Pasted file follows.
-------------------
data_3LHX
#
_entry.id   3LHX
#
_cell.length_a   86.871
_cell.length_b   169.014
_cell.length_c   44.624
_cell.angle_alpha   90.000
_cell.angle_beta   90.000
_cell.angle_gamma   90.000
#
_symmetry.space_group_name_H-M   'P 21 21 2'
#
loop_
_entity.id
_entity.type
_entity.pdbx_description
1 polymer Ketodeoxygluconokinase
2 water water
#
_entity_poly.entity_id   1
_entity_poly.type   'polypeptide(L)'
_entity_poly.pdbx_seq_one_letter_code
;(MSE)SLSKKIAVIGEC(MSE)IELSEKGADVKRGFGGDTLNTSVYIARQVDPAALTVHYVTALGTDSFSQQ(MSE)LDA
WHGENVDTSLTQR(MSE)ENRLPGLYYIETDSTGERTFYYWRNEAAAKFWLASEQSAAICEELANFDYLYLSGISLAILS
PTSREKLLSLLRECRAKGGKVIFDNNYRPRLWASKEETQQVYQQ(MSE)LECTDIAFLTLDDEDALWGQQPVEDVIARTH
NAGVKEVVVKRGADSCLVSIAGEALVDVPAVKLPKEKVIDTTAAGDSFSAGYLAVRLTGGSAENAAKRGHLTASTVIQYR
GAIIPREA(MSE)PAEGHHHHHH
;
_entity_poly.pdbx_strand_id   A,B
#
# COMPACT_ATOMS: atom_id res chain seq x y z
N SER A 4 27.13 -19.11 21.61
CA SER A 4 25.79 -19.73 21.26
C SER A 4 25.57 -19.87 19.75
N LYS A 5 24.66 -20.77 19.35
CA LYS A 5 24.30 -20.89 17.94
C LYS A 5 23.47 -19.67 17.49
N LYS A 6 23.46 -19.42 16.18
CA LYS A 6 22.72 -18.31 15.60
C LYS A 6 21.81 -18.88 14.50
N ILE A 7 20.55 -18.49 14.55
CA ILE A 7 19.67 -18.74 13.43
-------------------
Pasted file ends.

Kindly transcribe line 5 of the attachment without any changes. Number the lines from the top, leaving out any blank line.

_cell.length_a   86.871